Income Tax Evasion is a felony crime defined as a "willful attempt to evade or defeat any tax or payment of any tax by any person" and is punishable by imprisonment for up to five years and fine of up to $100,000 for individuals and up to $500,000 for corporations. Moreover, the term "person" in this context carries a very broad definition under the tax law and it has been interpreted by the courts to apply to attempts to evade another's taxes as well. For example, this interpretation has led to third parties such as a taxpayer's accountant being convicted of attempting to evade the taxes of his or her client by preparing an intentionally fraudulent return.
7. What is the crime of making, subscribing, and filing a false return or document and how are is it punished?
It is a felony crime for any person who willfully makes and or subscribes a false return, statement or other document under penalties of perjury, or aids or assists in the preparation or presentation of a false return or other document or simulates or falsely executes or signs any bond, permit or entry required under the Internal Revenue Code. Any person who willfully makes and or subscribes a return, statement, or other document containing a declaration that is made under penalties of perjury and who does not believe it is true and correct is guilty of a felony. These felonies are punishable by up to a $100,000 fine ($500,000 for corporations) and three years imprisonment.
8. Is there a method by which I might avoid criminal prosecution where I committed a tax crime in the past?
A taxpayer who suspects a criminal investigation might be under way, but who has not as of yet been contacted by the IRS, can possibly avoid prosecution by making a voluntary disclosure to the Criminal Investigation Division of the IRS. Taxpayers who fear a criminal investigation may be underway but who have not been contacted by the IRS may also be tempted to file delinquent or amended income tax returns or otherwise discuss with IRS representatives and in the process reveal the reason for their apprehension. A valid voluntary disclosure, requires at a minimum, that the taxpayer must not have reason to suspect that an investigation was about to begin when the disclosure was made, the disclosure is full and accurate, and the taxpayer must commit to cooperate with the IRS in determining the correct amount of taxes owed subsequent to making the voluntary disclosure. To avoid making an inadvertent disclosure to IRS personnel out of fear of an ongoing criminal investigation, you should not pursue this option without the assistance of an experienced tax attorney.
9. Should I possibly consider making a Voluntary Disclosure?
The IRS has established policy surrounding voluntary disclosures that if properly complied with ensure that the vast majority of taxpayers who make a proper voluntary disclosure need not fear criminal prosecution. However, the IRS voluntary disclosure policy does not guarantee a grant of amnesty or immunity from prosecution. The IRS states that a voluntary disclosure occurs when a taxpayer makes a truthful, timely, and complete disclosure, and the taxpayer cooperates with the IRS and makes a good faith arrangement with the IRS to pay all determined deficiencies, including interest and penalties. To qualify as a true voluntary disclosure, the disclosure must be made before the disclosing individual is aware of events that indicate the government is likely to discover the crime being disclosed. Given the technical and tactical aspects of making voluntary disclosure, experienced tax counsel should be engaged.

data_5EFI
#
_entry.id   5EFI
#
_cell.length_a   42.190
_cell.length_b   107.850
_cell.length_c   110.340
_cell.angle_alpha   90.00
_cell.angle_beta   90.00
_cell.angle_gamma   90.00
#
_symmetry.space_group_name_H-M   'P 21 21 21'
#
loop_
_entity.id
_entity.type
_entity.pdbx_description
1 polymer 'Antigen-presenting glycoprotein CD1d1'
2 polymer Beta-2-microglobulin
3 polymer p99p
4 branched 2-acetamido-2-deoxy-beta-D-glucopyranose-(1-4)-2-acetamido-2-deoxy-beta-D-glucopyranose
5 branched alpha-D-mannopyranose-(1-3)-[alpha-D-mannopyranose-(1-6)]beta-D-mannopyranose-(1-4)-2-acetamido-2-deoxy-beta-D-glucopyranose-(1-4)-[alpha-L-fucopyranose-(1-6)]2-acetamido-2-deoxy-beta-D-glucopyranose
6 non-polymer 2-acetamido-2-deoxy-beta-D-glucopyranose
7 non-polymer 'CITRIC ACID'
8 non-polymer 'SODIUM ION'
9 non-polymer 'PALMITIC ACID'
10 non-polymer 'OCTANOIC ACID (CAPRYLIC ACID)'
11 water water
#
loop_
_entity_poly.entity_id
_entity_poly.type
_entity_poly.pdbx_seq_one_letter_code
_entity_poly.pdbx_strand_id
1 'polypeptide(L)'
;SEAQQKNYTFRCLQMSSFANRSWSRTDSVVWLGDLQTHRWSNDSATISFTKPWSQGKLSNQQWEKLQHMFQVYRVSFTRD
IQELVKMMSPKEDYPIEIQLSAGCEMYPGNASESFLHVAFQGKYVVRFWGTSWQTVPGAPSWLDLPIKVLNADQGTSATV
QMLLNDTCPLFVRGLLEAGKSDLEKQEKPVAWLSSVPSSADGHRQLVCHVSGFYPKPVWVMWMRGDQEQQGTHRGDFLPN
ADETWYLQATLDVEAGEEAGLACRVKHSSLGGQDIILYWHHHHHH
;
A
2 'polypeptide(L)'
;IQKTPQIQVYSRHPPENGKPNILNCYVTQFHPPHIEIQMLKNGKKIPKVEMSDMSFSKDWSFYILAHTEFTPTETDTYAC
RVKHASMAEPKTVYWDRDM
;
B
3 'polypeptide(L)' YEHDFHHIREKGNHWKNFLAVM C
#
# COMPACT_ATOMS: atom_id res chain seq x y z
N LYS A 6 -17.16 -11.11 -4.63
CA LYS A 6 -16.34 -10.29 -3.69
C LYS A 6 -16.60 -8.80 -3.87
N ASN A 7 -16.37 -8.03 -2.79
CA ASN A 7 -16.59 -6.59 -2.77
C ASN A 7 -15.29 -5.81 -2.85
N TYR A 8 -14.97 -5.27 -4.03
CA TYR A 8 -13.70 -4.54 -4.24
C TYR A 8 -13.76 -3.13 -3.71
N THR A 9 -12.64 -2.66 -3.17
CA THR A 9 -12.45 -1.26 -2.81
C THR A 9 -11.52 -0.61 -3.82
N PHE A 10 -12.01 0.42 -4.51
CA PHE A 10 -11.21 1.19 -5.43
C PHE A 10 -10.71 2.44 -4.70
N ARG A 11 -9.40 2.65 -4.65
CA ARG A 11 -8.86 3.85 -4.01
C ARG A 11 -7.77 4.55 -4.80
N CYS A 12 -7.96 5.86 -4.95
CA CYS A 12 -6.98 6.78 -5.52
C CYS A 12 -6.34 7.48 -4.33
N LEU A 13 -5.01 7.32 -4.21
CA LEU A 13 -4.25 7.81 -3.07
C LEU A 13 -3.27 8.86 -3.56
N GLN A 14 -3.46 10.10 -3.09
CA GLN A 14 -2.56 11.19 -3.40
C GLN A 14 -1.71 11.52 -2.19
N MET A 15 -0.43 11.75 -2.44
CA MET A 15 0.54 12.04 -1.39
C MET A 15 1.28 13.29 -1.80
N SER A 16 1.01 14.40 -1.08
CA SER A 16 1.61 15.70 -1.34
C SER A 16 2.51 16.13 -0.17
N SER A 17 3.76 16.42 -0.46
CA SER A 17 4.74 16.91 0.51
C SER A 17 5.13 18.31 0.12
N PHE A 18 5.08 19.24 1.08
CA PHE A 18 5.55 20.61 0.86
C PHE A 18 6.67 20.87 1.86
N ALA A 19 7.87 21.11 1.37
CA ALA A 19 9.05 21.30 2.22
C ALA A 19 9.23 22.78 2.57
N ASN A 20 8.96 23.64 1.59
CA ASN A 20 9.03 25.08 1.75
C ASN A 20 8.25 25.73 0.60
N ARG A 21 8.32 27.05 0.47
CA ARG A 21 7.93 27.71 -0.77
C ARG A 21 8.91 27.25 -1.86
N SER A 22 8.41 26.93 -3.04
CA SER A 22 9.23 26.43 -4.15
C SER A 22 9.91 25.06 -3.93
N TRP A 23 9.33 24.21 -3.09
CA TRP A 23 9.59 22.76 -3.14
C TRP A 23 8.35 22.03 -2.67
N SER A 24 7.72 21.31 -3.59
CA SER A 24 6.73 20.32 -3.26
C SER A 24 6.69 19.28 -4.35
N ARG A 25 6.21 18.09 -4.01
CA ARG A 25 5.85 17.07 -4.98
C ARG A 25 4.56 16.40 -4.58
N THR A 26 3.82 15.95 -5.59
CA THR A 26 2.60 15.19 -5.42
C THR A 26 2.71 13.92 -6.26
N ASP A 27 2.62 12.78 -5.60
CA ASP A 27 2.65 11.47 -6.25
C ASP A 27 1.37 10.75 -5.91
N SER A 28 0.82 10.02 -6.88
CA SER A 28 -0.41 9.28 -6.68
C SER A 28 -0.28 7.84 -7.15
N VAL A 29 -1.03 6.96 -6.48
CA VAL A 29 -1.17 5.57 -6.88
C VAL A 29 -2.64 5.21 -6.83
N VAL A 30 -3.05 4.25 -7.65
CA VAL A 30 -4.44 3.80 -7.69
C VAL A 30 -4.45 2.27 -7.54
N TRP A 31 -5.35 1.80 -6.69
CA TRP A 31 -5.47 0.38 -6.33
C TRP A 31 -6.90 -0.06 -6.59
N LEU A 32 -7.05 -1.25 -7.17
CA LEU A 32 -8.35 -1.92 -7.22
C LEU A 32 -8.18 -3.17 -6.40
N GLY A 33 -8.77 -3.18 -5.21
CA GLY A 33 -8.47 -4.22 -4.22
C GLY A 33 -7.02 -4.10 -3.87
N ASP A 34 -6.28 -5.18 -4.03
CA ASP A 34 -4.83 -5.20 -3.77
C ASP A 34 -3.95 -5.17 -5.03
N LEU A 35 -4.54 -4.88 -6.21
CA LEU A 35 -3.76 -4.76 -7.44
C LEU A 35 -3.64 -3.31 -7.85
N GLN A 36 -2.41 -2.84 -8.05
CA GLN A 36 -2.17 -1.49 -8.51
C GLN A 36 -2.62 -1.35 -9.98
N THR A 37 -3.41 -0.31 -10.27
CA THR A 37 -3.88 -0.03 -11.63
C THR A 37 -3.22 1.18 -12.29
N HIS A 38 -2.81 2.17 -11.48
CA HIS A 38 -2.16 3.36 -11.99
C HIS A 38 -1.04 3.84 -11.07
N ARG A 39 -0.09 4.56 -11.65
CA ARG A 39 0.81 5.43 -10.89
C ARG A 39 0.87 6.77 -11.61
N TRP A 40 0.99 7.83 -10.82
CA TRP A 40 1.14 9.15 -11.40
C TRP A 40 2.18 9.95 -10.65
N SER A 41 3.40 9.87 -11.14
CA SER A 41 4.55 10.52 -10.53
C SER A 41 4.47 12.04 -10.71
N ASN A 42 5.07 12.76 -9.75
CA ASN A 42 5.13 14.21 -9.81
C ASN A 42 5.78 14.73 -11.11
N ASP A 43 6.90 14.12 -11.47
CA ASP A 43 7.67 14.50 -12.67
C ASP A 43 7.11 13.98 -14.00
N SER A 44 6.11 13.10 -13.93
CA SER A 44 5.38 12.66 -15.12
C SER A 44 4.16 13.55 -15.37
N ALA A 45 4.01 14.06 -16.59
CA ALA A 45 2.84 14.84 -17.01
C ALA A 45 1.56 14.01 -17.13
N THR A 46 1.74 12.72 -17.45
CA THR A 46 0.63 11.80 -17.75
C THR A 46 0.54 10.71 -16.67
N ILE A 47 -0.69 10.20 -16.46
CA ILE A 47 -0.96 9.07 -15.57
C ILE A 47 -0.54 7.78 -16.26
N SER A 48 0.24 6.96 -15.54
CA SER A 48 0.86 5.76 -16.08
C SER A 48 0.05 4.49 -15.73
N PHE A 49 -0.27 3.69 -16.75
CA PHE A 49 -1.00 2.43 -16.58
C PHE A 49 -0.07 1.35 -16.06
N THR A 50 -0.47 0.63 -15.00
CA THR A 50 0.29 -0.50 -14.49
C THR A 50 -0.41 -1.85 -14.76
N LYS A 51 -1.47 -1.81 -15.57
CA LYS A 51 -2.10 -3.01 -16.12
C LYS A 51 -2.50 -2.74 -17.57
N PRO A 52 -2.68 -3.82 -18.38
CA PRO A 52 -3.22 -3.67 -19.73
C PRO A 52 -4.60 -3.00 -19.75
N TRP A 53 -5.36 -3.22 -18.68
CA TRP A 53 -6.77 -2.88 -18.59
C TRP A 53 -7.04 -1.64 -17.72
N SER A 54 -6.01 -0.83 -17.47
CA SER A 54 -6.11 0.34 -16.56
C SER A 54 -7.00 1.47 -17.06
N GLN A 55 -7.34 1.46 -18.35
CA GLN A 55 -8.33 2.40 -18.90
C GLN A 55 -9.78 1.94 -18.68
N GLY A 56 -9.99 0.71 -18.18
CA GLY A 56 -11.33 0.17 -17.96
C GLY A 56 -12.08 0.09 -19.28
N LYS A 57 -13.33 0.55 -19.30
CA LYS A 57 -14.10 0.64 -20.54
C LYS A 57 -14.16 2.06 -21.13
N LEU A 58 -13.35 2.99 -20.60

10. What is the consequence of a taxpayer lying to an IRS agent?
At some point during a civil examination or criminal investigation a taxpayer may find himself explaining his previous actions regarding his tax return to an IRS agent. Because it is a crime in and of itself, to lie or mislead a federal agent, you really only have two choices when faced with an interview by and IRS agent - say nothing or tell the truth. If you know for a fact that you, or perhaps an overzealous tax preparer, substantially understated income, overstated deductions and or falsely claimed credits then it is imperative that you seek counsel from an experienced tax attorney before continuing any further communication with the IRS agent so that you do not need to worry about inadvertently incriminating yourself.
11. What experience does the Law Offices of Jeffrey B. Kahn, P.C. have in handling criminal tax investigations?
We will monitor and respond appropriately at the earliest stage in a criminal investigation, including obtaining copies of bank records turned over to the IRS, quashing summons for information, utilizing available legal privileges and defenses to limit personal records turned over to a Grand Jury, and providing the appropriate responses to an auditor's questions and requests for documents in a civil audits with criminal implications. Our experience is also key when faced with strategic decisions such as whether to speak freely and candidly with a civil tax examiner or IRS Special Agent or whether to remain silent. Only an experienced tax attorney is specifically trained to advise you on when to avail yourself of the powerful constitutional protections afforded by the fifth amendment protection against self incrimination and forth amendment protection against unreasonable searches and seizures.
12. Will the Law Offices Of Jeffrey B. Kahn, P.C. handle your tax representation in an efficient and expedient manner?
We will act as your advocate and effectively work your case. We have helped many taxpayers not only in California. Let us have the opportunity to help you.
13. I have more questions. How can I contact you?
For prompt evaluation of your case, we encourage you to contact us using our toll-free number at 866.494.6829. or send us an email for your free and confidential analysis.